Your hearing system has many working parts. Your outer ear directs sound waves to your eardrum and causes it to vibrate. These vibrations move through your middle ear and into your inner ear. Finally, these signals travel to your brain, which translates them into what you hear.
Hearing — or auditory processing — refers to the awareness of sounds and placing meaning to those sounds. It involves a complex series of steps in which several parts of your ear and auditory nervous system work together harmoniously.
Your auditory system (hearing system) consists of many different parts, including your:
Successful hearing requires all of these parts to function properly.
Your outer ear consists of your pinna and your ear canal. Your pinna is the visible, external part of your ear. It funnels sound into your ear canal like a reverse megaphone.
Your middle ear consists of your eardrum (tympanic membrane) and your ossicles (tiny, sound-conducting bones called the malleus, incus and stapes). Your eardrum sits at the very end of your ear canal. Your ossicles — located on the other side of your eardrum — carry sound vibrations to your inner ear.
Your inner ear contains a spiral-shaped structure called the cochlea (which means snail shell). Tiny hair cells line the inside of your cochlea. When sound vibrations reach these hair cells, they transmit signals to your auditory nerve.
Your auditory nerve runs from your cochlea to a station in your brain stem (known as the nucleus). From that station, neural impulses travel to your temporal lobe — where your brain attaches sound to meaning.
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Your hearing process involves all of the auditory system parts mentioned above. Here’s a step-by-step guide to this complex process:
Many conditions, illnesses and diseases can affect your hearing, including:
Visit a hearing care provider immediately if you experience sudden hearing loss, even if it’s only in one ear. Seeking medical attention within the first 72 hours is essential to reduce your risk of complications, including permanent hearing loss.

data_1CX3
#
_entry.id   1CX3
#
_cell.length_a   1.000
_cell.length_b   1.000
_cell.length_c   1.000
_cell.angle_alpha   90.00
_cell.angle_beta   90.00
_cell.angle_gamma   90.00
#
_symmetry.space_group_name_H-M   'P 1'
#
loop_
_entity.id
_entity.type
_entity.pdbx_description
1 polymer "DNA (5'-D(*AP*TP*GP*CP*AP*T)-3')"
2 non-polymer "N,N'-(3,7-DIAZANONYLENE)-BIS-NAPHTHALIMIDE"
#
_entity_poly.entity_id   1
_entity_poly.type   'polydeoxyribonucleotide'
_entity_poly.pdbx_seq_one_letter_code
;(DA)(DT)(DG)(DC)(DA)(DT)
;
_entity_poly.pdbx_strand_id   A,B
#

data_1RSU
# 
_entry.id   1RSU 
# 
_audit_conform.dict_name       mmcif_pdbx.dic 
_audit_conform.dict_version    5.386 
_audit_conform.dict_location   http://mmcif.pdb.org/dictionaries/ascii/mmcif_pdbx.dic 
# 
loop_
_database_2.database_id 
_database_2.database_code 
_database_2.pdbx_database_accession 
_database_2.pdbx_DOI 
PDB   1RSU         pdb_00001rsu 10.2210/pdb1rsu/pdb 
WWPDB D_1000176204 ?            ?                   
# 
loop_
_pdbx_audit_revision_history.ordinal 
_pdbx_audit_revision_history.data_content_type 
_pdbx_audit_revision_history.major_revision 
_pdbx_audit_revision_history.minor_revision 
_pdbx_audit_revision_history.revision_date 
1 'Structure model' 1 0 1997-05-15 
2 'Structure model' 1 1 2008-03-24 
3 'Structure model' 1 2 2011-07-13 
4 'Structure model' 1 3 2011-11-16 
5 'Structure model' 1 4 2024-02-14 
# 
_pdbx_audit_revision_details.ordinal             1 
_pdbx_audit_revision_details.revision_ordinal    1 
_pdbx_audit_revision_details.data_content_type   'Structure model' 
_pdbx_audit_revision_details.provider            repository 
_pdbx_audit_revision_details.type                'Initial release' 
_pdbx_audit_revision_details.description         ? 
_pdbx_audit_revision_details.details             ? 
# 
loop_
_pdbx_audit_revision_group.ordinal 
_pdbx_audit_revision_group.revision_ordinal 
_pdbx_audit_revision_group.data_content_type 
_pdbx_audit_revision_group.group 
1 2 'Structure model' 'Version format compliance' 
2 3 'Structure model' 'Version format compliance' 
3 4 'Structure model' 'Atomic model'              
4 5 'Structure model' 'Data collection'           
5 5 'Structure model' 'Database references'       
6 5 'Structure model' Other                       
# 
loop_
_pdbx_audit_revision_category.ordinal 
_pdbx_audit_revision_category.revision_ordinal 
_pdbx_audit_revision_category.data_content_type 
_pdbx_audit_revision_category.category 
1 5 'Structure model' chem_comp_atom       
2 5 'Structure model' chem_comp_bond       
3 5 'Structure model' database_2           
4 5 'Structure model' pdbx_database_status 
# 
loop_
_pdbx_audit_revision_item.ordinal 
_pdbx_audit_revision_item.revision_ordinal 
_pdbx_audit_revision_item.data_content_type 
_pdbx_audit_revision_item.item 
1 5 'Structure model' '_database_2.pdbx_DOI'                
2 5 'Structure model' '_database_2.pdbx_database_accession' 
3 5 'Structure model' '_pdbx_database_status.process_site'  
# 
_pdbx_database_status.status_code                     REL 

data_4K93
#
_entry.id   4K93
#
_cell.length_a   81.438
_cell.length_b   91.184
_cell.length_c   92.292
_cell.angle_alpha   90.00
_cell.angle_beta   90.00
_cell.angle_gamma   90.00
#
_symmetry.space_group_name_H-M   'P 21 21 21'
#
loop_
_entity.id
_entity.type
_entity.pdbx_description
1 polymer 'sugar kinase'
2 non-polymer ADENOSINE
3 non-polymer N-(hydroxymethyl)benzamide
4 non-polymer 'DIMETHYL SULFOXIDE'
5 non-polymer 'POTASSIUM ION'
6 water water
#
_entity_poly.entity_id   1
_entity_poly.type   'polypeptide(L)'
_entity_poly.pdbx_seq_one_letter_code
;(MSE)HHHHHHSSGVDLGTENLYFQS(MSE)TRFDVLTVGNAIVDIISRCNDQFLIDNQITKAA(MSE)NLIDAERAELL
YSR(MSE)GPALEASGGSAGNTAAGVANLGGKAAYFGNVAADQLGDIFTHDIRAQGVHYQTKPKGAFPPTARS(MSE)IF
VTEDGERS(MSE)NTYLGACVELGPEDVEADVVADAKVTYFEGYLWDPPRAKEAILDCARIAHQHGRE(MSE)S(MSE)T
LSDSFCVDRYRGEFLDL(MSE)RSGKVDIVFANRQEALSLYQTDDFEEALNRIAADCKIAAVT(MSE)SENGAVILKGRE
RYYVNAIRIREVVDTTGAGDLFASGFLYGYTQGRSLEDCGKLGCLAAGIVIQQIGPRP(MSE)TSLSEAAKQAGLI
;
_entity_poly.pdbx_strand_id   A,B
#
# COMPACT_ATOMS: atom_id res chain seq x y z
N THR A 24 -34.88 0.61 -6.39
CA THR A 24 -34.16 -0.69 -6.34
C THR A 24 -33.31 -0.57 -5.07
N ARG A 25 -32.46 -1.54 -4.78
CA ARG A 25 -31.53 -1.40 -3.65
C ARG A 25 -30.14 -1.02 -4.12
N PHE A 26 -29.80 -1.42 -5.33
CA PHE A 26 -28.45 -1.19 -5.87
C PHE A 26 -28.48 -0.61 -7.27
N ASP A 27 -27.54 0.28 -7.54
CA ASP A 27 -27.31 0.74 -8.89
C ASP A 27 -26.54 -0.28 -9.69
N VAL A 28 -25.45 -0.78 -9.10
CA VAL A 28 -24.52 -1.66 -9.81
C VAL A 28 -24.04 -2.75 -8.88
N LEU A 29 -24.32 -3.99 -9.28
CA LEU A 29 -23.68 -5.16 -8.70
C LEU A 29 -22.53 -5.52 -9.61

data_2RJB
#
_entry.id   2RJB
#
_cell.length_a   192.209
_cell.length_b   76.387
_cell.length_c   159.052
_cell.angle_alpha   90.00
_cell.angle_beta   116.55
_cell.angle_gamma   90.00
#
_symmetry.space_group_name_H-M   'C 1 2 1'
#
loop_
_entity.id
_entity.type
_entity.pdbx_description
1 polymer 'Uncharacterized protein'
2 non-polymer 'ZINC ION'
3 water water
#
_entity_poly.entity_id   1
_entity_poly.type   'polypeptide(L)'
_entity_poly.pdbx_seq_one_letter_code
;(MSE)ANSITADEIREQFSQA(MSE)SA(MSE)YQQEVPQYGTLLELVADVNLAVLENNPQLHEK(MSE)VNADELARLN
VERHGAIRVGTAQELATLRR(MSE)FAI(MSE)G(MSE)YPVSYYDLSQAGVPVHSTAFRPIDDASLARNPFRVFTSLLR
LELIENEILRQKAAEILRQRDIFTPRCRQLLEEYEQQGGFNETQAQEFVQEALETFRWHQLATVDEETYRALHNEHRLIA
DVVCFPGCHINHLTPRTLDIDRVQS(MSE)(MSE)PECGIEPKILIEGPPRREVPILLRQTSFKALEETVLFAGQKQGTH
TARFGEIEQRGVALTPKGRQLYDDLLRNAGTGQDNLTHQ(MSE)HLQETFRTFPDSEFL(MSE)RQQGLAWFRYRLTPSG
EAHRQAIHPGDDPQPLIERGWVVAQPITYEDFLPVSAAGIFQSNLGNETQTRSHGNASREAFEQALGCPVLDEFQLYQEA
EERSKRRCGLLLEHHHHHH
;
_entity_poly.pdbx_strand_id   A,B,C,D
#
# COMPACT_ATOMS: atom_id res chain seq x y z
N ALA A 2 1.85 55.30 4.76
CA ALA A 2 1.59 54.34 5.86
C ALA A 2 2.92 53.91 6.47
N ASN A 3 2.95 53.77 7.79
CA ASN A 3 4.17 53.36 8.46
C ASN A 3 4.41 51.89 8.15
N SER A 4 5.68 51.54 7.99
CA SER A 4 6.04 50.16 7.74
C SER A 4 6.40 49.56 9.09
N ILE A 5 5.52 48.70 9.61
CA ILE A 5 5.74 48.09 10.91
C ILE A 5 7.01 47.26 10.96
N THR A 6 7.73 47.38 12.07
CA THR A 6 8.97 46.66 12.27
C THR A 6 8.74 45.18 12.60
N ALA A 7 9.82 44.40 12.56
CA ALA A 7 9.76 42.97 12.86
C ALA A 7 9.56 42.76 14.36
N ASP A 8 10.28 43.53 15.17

Hearing care specialists are different from your primary care physician (PCP). They include:
If you notice a change in your ability to hear or understand, or if it seems like everyone is mumbling, schedule an appointment with a hearing care specialist. Hearing loss can occur gradually so it’s good practice to have your hearing tested on a regular basis. This is especially true if you have a family history of hearing loss.
A hearing care specialist will give you a hearing test called an audiogram. During this test, your provider plays sounds through headphones. You’ll press a button when you hear a sound. The results measure your ability to hear. Tests take place in your provider’s or audiologist’s office in a soundproof booth.
To protect your hearing, you should:
Auditory perception is the ability to identify and interpret sounds — and attach meaning to them.
Hearing helps you stay aware of your surroundings and connect to the world around you.
A note from Cleveland Clinic
Hearing is one of the five basic human senses. It’s a complex process that you use every day but probably don’t think about too often. Many people have hearing difficulties. In fact, more than 37 million adults in the U.S. have some degree of hearing loss. Today, there are many treatments and devices that can improve your hearing, such as hearing aids, cochlear implants and bone anchored implants. There are also resources to help people with profound hearing loss communicate effectively. If you have difficulty hearing, ask a healthcare provider about your options.
Last reviewed by a Cleveland Clinic medical professional on 02/21/2023.
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